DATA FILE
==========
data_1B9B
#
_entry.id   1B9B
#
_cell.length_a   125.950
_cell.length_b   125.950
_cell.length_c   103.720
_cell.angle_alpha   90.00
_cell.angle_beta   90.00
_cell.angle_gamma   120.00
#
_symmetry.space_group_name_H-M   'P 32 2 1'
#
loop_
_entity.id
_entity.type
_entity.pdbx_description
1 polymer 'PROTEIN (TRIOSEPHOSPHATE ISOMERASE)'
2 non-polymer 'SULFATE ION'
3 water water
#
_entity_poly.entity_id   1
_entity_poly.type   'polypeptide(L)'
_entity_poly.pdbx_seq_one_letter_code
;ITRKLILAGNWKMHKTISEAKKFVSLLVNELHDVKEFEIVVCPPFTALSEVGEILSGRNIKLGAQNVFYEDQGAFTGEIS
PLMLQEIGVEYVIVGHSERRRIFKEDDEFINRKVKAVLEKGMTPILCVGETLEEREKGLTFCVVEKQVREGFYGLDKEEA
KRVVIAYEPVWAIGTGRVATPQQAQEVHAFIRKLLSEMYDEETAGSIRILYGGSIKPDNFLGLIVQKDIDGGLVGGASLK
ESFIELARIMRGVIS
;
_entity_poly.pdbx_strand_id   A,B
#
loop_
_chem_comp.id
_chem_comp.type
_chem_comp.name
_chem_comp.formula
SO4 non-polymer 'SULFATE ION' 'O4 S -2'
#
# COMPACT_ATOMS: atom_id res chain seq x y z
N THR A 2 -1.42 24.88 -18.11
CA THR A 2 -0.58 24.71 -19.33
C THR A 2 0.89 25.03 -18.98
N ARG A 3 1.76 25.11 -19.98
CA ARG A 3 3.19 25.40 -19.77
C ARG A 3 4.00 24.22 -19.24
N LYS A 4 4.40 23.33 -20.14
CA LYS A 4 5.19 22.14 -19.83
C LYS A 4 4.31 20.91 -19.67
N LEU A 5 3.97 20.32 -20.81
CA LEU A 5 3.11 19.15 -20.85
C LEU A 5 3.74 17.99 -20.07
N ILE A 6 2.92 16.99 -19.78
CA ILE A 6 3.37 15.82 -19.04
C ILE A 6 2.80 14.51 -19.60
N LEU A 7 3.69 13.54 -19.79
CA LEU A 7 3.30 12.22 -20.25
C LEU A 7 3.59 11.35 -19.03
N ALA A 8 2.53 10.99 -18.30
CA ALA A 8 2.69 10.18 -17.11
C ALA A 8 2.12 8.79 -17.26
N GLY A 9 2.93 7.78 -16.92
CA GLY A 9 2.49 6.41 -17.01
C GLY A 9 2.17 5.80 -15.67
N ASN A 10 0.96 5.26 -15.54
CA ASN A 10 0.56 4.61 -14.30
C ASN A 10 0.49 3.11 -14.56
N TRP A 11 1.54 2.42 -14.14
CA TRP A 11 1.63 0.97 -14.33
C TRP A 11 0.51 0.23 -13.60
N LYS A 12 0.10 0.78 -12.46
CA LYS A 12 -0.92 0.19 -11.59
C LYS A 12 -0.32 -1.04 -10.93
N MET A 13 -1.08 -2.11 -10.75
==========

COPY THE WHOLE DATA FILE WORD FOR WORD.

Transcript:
data_1B9B
#
_entry.id   1B9B
#
_cell.length_a   125.950
_cell.length_b   125.950
_cell.length_c   103.720
_cell.angle_alpha   90.00
_cell.angle_beta   90.00
_cell.angle_gamma   120.00
#
_symmetry.space_group_name_H-M   'P 32 2 1'
#
loop_
_entity.id
_entity.type
_entity.pdbx_description
1 polymer 'PROTEIN (TRIOSEPHOSPHATE ISOMERASE)'
2 non-polymer 'SULFATE ION'
3 water water
#
_entity_poly.entity_id   1
_entity_poly.type   'polypeptide(L)'
_entity_poly.pdbx_seq_one_letter_code
;ITRKLILAGNWKMHKTISEAKKFVSLLVNELHDVKEFEIVVCPPFTALSEVGEILSGRNIKLGAQNVFYEDQGAFTGEIS
PLMLQEIGVEYVIVGHSERRRIFKEDDEFINRKVKAVLEKGMTPILCVGETLEEREKGLTFCVVEKQVREGFYGLDKEEA
KRVVIAYEPVWAIGTGRVATPQQAQEVHAFIRKLLSEMYDEETAGSIRILYGGSIKPDNFLGLIVQKDIDGGLVGGASLK
ESFIELARIMRGVIS
;
_entity_poly.pdbx_strand_id   A,B
#
loop_
_chem_comp.id
_chem_comp.type
_chem_comp.name
_chem_comp.formula
SO4 non-polymer 'SULFATE ION' 'O4 S -2'
#
# COMPACT_ATOMS: atom_id res chain seq x y z
N THR A 2 -1.42 24.88 -18.11
CA THR A 2 -0.58 24.71 -19.33
C THR A 2 0.89 25.03 -18.98
N ARG A 3 1.76 25.11 -19.98
CA ARG A 3 3.19 25.40 -19.77
C ARG A 3 4.00 24.22 -19.24
N LYS A 4 4.40 23.33 -20.14
CA LYS A 4 5.19 22.14 -19.83
C LYS A 4 4.31 20.91 -19.67
N LEU A 5 3.97 20.32 -20.81
CA LEU A 5 3.11 19.15 -20.85
C LEU A 5 3.74 17.99 -20.07
N ILE A 6 2.92 16.99 -19.78
CA ILE A 6 3.37 15.82 -19.04
C ILE A 6 2.80 14.51 -19.60
N LEU A 7 3.69 13.54 -19.79
CA LEU A 7 3.30 12.22 -20.25
C LEU A 7 3.59 11.35 -19.03
N ALA A 8 2.53 10.99 -18.30
CA ALA A 8 2.69 10.18 -17.11
C ALA A 8 2.12 8.79 -17.26
N GLY A 9 2.93 7.78 -16.92
CA GLY A 9 2.49 6.41 -17.01
C GLY A 9 2.17 5.80 -15.67
N ASN A 10 0.96 5.26 -15.54
CA ASN A 10 0.56 4.61 -14.30
C ASN A 10 0.49 3.11 -14.56
N TRP A 11 1.54 2.42 -14.14
CA TRP A 11 1.63 0.97 -14.33
C TRP A 11 0.51 0.23 -13.60
N LYS A 12 0.10 0.78 -12.46
CA LYS A 12 -0.92 0.19 -11.59
C LYS A 12 -0.32 -1.04 -10.93
N MET A 13 -1.08 -2.11 -10.75